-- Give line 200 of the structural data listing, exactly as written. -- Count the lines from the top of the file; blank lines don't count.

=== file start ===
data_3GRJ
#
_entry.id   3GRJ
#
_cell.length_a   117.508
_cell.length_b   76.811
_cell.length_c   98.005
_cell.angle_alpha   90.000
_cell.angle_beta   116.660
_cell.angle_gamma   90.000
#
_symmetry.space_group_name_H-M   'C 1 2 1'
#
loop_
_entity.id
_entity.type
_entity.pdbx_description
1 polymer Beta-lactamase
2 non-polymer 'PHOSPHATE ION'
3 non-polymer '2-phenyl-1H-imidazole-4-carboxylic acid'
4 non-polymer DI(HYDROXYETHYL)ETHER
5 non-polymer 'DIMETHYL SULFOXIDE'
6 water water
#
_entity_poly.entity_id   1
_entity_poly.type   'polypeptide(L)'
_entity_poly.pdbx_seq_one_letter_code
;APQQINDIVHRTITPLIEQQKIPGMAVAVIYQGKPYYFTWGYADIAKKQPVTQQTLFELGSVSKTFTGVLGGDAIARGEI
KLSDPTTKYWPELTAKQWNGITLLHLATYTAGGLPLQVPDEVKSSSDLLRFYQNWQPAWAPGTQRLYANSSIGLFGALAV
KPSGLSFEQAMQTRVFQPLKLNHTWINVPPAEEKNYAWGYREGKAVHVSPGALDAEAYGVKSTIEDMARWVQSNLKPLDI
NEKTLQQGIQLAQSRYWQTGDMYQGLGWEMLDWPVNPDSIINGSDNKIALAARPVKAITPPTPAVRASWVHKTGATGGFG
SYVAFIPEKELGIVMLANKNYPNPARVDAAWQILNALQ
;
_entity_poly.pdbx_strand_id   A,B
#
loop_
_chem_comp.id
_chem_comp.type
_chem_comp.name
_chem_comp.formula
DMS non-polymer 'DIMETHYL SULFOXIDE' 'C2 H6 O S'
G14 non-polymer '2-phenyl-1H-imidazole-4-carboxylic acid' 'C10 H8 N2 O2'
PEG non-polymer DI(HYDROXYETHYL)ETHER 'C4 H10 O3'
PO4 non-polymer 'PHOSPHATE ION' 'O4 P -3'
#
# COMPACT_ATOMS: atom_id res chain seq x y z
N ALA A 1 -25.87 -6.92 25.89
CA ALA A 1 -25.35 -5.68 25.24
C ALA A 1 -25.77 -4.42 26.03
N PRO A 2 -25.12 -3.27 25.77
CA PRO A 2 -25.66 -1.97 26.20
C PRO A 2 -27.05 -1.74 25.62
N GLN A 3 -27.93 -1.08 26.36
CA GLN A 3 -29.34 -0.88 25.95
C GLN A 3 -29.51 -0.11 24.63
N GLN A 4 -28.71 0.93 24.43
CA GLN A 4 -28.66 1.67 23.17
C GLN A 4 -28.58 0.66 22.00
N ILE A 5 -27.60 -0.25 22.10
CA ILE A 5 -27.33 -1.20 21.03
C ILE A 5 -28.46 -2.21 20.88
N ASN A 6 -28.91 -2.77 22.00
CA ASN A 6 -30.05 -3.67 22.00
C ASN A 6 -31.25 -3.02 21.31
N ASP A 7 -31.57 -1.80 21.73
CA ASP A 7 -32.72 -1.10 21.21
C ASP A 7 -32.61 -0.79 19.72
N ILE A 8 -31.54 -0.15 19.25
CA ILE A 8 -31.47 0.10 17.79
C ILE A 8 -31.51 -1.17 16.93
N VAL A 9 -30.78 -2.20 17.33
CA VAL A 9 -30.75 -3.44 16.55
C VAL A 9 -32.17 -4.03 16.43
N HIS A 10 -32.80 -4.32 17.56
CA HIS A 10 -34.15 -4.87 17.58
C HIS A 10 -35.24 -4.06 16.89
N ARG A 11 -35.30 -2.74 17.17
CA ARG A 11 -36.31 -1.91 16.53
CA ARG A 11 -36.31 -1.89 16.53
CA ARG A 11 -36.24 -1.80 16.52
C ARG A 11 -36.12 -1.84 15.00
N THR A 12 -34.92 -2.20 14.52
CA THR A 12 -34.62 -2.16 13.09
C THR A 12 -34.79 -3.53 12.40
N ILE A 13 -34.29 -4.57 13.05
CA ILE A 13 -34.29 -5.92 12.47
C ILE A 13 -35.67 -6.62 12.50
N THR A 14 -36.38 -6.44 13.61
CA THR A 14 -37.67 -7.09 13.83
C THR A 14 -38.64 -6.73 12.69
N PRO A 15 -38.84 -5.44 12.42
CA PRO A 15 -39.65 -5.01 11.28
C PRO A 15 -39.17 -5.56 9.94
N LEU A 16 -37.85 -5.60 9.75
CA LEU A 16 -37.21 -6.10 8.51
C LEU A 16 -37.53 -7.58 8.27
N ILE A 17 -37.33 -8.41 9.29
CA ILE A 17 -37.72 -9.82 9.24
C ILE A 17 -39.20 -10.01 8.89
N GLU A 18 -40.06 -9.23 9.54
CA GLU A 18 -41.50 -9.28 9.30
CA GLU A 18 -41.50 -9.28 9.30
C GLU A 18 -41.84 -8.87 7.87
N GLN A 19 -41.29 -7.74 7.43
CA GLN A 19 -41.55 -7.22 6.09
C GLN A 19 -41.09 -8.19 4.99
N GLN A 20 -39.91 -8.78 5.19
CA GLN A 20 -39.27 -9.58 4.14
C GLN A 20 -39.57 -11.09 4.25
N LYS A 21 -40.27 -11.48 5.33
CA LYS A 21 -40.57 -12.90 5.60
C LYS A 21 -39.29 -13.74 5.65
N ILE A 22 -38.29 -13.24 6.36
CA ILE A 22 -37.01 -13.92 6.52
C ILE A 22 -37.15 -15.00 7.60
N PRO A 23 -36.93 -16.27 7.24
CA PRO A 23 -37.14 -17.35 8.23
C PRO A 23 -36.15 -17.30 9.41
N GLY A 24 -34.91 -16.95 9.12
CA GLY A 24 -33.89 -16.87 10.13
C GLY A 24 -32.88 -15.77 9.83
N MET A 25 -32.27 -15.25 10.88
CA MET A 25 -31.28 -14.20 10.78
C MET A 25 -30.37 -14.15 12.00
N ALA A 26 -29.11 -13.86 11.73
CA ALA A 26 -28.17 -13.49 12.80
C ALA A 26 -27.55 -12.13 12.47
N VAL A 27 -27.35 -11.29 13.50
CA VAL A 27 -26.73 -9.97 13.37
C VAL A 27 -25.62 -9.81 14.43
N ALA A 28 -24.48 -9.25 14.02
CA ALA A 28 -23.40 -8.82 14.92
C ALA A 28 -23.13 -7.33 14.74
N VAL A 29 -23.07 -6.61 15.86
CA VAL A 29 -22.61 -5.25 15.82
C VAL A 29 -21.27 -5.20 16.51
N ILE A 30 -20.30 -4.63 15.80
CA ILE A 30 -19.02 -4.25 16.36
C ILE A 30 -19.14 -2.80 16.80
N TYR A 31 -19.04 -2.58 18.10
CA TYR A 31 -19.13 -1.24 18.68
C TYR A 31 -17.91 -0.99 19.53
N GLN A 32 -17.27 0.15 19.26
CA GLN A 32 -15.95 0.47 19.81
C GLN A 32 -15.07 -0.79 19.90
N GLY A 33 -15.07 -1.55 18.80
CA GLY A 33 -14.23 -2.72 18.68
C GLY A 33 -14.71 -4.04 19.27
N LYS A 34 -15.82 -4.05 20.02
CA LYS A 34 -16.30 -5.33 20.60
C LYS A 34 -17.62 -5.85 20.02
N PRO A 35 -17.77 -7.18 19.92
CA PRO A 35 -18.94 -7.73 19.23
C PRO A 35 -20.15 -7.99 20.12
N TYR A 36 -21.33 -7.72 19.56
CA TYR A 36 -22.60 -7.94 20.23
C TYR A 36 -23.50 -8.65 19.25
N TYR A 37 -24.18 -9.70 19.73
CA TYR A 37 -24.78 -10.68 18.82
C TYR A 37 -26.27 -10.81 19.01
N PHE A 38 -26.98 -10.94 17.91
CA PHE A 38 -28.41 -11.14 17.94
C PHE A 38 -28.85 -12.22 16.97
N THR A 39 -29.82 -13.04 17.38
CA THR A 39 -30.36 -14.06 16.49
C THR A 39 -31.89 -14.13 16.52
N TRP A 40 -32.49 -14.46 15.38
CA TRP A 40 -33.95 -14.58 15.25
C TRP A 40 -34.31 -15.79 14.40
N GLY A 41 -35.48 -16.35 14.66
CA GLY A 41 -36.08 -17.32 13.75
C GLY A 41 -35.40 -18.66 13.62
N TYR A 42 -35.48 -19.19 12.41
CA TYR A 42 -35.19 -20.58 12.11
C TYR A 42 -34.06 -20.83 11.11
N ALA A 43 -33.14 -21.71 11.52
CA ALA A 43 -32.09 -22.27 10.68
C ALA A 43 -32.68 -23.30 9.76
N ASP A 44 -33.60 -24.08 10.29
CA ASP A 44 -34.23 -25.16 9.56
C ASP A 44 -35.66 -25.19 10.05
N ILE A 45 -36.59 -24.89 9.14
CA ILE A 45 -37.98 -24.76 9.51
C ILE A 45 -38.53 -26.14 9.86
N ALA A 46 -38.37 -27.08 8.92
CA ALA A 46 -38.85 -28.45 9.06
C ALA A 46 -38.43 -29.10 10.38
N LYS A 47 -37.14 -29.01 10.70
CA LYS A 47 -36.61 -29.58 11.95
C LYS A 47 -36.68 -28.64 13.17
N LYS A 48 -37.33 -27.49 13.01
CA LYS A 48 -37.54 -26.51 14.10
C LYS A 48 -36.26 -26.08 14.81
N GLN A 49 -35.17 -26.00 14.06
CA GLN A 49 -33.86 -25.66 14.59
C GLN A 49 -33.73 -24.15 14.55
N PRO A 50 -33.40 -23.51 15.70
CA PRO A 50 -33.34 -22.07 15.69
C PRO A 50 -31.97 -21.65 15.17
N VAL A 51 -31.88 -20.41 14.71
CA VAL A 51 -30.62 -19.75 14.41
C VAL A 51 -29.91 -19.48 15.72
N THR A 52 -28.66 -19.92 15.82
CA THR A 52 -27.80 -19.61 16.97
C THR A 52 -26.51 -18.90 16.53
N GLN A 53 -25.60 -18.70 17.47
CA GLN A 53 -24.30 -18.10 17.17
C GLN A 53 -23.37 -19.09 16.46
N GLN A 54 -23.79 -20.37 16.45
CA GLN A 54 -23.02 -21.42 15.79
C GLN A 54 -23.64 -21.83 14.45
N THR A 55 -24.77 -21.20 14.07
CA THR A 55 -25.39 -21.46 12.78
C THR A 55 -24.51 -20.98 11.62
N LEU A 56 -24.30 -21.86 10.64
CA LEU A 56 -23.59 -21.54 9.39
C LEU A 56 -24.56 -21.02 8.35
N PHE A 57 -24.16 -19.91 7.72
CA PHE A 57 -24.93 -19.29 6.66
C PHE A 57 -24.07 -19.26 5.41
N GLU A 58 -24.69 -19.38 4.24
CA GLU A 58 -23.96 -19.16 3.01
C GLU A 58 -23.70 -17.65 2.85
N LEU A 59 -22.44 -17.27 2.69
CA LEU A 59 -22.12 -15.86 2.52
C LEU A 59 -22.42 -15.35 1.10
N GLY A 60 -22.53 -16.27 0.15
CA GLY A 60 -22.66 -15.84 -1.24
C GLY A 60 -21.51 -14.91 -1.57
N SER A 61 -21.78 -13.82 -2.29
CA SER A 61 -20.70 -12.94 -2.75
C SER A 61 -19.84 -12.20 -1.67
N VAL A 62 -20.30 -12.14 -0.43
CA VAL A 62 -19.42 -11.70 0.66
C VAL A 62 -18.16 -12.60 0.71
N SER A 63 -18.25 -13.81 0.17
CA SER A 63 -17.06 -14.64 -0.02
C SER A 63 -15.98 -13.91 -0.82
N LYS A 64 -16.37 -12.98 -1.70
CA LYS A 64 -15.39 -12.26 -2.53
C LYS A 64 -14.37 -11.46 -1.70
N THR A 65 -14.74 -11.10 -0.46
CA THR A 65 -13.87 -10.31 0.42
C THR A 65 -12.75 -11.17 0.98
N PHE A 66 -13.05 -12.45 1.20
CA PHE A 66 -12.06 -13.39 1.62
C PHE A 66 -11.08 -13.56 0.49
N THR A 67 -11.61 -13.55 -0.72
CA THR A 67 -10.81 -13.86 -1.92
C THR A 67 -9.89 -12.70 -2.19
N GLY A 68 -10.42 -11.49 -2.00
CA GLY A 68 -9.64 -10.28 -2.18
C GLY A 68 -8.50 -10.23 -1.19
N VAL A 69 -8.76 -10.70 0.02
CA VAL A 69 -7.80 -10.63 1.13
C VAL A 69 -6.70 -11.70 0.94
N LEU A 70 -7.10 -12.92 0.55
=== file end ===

N VAL A 51 -31.88 -20.41 14.71